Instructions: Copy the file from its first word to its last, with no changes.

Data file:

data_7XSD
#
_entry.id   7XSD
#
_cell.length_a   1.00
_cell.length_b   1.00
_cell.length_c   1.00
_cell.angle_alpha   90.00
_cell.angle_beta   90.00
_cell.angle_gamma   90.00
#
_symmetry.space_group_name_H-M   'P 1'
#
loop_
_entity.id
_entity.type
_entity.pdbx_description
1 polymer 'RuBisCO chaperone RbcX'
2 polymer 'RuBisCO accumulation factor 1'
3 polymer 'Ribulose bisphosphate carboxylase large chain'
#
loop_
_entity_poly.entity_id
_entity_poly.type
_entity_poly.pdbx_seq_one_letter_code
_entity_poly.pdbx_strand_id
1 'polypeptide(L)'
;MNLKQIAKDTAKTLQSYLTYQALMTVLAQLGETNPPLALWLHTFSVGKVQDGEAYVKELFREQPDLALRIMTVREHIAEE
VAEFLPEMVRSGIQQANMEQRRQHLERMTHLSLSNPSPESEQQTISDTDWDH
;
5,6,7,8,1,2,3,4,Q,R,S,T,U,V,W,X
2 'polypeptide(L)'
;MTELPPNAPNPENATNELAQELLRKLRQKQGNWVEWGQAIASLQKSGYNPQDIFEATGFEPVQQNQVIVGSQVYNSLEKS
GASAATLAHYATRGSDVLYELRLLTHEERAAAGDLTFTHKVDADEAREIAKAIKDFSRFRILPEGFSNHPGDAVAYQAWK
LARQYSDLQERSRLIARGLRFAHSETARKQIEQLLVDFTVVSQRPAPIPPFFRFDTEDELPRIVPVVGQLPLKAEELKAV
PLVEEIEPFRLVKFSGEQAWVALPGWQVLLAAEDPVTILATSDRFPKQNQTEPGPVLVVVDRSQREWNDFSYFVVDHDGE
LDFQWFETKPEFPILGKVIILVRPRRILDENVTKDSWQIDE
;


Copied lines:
data_7XSD
#
_entry.id   7XSD
#
_cell.length_a   1.00
_cell.length_b   1.00
_cell.length_c   1.00
_cell.angle_alpha   90.00
_cell.angle_beta   90.00
_cell.angle_gamma   90.00
#
_symmetry.space_group_name_H-M   'P 1'
#
loop_
_entity.id
_entity.type
_entity.pdbx_description
1 polymer 'RuBisCO chaperone RbcX'
2 polymer 'RuBisCO accumulation factor 1'
3 polymer 'Ribulose bisphosphate carboxylase large chain'
#
loop_
_entity_poly.entity_id
_entity_poly.type
_entity_poly.pdbx_seq_one_letter_code
_entity_poly.pdbx_strand_id
1 'polypeptide(L)'
;MNLKQIAKDTAKTLQSYLTYQALMTVLAQLGETNPPLALWLHTFSVGKVQDGEAYVKELFREQPDLALRIMTVREHIAEE
VAEFLPEMVRSGIQQANMEQRRQHLERMTHLSLSNPSPESEQQTISDTDWDH
;
5,6,7,8,1,2,3,4,Q,R,S,T,U,V,W,X
2 'polypeptide(L)'
;MTELPPNAPNPENATNELAQELLRKLRQKQGNWVEWGQAIASLQKSGYNPQDIFEATGFEPVQQNQVIVGSQVYNSLEKS
GASAATLAHYATRGSDVLYELRLLTHEERAAAGDLTFTHKVDADEAREIAKAIKDFSRFRILPEGFSNHPGDAVAYQAWK
LARQYSDLQERSRLIARGLRFAHSETARKQIEQLLVDFTVVSQRPAPIPPFFRFDTEDELPRIVPVVGQLPLKAEELKAV
PLVEEIEPFRLVKFSGEQAWVALPGWQVLLAAEDPVTILATSDRFPKQNQTEPGPVLVVVDRSQREWNDFSYFVVDHDGE
LDFQWFETKPEFPILGKVIILVRPRRILDENVTKDSWQIDE
;